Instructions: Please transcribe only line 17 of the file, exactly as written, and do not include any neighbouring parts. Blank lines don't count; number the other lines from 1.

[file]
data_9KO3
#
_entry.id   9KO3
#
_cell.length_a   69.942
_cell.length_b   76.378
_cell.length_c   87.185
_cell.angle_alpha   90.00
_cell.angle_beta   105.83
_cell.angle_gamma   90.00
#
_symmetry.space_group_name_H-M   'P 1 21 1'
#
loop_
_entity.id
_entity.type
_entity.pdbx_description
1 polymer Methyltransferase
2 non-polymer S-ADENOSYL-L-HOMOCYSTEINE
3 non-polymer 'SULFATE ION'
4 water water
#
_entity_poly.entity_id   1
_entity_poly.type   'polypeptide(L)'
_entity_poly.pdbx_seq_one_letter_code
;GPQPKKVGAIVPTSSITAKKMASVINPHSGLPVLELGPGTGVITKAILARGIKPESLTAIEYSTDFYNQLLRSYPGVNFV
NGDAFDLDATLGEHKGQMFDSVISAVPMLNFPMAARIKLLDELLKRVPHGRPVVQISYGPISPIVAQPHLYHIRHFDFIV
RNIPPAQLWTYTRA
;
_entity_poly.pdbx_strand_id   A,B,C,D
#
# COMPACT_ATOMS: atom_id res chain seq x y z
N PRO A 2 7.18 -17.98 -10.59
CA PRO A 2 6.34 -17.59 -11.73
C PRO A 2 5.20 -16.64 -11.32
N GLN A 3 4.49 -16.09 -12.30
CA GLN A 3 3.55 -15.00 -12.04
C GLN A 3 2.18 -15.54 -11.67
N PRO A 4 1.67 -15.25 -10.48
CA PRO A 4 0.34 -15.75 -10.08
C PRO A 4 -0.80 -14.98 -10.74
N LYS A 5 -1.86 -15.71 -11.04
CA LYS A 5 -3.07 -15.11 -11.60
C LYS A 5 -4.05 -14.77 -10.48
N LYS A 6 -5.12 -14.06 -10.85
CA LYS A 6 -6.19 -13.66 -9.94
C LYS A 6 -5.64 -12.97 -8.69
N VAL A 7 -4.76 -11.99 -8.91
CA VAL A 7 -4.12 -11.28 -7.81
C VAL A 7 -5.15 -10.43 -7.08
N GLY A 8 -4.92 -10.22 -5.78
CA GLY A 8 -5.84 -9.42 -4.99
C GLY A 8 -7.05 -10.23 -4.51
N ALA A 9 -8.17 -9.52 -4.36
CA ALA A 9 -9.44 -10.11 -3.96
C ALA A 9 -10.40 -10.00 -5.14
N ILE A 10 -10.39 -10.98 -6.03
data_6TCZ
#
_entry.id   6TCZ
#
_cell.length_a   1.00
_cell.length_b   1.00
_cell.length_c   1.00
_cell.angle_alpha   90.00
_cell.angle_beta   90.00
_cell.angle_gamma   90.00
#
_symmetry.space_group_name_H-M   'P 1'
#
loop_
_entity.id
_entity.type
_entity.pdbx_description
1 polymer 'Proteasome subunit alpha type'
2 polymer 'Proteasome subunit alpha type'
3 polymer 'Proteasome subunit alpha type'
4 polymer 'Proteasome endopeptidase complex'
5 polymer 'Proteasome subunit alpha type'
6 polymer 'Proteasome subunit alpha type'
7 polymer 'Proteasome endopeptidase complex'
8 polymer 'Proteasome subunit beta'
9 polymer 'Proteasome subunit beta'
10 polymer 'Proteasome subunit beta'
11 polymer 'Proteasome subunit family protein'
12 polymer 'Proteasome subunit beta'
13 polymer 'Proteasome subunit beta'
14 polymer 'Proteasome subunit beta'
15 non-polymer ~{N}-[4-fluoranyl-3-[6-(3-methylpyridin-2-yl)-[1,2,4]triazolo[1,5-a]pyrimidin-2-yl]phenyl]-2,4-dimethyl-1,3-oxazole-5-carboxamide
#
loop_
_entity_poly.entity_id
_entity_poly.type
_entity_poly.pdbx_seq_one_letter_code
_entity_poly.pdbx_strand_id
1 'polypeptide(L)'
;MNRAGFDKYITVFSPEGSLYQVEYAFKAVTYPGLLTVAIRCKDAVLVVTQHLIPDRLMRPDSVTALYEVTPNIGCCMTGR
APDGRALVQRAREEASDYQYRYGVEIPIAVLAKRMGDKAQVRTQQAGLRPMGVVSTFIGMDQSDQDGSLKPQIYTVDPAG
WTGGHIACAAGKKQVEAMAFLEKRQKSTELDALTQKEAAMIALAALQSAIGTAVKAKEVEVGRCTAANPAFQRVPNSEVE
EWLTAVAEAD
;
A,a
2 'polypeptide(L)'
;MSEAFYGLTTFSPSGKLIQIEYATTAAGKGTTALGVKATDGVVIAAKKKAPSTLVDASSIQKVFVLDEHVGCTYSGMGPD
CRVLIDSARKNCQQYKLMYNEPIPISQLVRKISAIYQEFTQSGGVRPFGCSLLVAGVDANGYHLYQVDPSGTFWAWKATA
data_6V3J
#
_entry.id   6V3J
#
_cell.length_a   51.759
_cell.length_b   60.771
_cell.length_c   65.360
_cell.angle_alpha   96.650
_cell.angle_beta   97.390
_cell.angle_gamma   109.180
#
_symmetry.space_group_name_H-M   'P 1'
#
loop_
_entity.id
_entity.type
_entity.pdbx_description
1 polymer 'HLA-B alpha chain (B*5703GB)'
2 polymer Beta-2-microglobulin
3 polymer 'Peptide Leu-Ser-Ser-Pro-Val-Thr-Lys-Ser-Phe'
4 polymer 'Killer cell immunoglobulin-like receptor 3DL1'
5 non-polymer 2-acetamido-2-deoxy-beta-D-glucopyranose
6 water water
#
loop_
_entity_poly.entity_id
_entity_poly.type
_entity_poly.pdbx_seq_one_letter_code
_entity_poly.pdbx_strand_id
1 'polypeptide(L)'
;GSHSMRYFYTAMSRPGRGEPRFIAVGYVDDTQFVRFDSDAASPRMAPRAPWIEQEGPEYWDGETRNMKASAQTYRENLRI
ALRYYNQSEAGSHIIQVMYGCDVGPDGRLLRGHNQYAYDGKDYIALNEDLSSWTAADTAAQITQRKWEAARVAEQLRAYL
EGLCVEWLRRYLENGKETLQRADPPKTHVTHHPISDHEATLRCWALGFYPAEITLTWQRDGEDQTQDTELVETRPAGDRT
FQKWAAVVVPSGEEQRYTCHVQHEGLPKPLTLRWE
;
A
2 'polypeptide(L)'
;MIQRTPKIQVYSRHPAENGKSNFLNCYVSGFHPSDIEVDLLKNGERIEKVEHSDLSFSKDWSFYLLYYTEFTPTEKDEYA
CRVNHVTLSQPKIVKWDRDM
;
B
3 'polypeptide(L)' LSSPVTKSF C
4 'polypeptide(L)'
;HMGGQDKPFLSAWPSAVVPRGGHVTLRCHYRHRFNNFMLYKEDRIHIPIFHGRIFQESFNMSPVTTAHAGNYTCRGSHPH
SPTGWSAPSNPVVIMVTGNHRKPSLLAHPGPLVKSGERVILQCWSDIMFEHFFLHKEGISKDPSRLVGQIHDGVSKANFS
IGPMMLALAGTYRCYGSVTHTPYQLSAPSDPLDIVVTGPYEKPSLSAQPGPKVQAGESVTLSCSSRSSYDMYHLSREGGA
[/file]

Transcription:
_entity.pdbx_description